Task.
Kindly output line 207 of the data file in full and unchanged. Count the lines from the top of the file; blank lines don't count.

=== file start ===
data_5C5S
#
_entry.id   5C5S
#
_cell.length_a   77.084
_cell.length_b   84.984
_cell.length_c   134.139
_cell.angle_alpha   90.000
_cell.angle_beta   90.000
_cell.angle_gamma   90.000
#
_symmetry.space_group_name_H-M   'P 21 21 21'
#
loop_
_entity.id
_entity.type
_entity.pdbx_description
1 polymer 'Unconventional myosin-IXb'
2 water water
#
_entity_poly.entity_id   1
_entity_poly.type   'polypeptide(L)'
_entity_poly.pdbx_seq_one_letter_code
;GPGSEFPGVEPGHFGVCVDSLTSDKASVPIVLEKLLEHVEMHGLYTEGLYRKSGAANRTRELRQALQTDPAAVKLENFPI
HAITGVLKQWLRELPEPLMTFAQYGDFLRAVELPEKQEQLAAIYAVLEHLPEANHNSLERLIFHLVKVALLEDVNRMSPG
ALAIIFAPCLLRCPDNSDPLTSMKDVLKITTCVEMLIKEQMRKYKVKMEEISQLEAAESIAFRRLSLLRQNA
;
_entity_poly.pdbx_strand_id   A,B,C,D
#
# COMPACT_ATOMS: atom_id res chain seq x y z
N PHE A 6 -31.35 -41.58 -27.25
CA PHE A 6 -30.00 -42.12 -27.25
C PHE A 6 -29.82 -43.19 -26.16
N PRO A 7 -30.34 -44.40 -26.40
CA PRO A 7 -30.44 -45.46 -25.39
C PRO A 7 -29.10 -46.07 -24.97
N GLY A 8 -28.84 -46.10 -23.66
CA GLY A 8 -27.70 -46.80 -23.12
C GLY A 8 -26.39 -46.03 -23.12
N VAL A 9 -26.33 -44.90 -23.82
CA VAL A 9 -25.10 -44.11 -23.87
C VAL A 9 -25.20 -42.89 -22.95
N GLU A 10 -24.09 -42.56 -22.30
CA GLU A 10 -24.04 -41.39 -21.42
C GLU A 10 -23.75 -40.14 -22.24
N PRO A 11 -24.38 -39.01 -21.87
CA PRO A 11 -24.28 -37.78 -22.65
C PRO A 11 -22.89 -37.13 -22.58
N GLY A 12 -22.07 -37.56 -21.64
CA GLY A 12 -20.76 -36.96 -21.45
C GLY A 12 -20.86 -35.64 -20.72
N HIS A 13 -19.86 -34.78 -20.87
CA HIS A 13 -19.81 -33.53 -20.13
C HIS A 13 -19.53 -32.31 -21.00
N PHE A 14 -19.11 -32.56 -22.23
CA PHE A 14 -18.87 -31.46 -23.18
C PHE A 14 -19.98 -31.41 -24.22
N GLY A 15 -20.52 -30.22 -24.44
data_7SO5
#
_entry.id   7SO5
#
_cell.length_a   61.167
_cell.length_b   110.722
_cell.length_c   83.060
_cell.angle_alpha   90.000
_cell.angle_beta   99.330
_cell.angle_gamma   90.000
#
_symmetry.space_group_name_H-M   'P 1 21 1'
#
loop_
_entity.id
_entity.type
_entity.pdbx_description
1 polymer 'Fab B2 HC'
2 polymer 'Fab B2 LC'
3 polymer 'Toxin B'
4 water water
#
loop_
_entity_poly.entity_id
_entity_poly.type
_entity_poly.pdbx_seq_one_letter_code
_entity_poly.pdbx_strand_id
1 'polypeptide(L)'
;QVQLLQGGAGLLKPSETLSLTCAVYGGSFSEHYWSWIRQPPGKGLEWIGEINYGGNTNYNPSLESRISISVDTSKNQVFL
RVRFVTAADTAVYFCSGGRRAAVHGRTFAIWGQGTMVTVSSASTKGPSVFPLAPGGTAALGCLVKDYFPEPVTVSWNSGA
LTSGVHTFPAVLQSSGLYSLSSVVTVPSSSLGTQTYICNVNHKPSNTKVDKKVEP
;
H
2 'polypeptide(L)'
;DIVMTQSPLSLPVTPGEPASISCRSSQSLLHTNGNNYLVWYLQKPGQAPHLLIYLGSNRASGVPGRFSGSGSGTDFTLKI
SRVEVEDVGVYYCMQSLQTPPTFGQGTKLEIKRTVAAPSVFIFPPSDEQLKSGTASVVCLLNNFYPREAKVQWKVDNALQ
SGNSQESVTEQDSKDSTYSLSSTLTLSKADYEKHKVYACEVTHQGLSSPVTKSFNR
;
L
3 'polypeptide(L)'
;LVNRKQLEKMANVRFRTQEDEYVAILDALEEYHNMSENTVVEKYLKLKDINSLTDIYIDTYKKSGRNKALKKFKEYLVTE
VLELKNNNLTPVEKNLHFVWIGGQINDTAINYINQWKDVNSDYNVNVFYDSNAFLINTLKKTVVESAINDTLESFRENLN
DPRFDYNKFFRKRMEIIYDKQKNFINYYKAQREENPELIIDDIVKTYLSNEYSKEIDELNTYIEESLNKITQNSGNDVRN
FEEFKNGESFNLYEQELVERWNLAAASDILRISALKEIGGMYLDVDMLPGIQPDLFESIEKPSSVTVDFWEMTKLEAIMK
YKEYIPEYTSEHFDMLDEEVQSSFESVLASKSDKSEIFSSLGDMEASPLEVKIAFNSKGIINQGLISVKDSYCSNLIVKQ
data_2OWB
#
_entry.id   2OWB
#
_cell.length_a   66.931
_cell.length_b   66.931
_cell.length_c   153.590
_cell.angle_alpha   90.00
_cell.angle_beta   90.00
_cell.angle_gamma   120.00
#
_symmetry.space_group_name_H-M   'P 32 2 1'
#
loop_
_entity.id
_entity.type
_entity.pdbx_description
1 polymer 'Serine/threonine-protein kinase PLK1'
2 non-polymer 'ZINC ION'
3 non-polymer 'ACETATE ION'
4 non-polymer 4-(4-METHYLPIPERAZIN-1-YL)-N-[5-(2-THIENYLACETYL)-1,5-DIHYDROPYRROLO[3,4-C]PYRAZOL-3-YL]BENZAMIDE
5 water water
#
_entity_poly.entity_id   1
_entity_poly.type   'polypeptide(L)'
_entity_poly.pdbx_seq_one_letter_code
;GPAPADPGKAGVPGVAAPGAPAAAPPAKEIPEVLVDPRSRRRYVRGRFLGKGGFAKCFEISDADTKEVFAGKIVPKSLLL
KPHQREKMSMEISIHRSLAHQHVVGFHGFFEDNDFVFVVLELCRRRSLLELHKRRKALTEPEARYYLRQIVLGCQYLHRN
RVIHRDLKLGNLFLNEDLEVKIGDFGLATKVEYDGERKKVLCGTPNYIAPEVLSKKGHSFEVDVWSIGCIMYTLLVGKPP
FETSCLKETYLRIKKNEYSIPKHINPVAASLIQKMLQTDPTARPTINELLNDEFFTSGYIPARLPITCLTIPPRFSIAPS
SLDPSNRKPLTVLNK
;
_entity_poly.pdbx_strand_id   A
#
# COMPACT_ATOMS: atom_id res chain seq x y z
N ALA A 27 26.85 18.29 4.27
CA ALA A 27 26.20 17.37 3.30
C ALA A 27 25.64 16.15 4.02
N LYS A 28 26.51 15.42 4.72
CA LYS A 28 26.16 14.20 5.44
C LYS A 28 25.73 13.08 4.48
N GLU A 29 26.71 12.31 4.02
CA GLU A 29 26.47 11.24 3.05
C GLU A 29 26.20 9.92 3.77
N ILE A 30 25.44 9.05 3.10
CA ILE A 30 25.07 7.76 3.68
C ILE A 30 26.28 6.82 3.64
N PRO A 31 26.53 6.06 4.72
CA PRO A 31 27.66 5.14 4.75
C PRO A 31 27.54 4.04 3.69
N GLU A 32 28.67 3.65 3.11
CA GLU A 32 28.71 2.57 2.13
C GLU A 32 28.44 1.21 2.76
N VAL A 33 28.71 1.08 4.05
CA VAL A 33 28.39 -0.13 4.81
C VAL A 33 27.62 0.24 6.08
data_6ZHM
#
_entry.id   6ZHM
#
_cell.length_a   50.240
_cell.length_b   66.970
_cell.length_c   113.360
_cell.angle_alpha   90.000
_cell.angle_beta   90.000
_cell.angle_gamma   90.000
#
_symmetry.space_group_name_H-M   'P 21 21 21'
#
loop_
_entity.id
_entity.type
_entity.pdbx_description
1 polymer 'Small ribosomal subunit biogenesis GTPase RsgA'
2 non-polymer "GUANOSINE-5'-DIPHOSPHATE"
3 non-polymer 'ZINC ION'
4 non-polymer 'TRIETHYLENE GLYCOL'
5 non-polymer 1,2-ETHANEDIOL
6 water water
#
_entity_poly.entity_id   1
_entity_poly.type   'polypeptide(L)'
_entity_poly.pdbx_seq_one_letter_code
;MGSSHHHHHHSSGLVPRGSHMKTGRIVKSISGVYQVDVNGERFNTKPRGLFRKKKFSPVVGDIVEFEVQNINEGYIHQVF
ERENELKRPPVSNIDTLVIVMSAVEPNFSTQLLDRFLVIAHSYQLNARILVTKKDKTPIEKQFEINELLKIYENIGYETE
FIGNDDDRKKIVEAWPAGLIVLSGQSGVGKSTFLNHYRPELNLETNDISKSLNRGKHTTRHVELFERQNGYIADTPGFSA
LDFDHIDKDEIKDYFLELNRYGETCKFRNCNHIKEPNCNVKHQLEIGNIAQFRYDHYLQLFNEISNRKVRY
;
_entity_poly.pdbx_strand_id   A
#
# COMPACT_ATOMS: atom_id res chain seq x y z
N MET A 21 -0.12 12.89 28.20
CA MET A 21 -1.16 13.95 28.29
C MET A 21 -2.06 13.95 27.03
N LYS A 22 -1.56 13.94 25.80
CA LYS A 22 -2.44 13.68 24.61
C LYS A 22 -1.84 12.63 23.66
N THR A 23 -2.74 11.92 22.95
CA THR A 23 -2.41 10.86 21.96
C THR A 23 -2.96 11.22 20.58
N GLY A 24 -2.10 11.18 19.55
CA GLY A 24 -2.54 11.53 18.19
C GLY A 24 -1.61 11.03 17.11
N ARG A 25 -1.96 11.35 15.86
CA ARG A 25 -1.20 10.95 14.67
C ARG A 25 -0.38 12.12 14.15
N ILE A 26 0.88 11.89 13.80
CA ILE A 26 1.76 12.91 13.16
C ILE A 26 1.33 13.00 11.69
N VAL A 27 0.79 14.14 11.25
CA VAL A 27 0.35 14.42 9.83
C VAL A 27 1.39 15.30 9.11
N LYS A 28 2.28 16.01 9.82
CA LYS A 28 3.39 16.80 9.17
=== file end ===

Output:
N ARG A 25 -1.96 11.35 15.86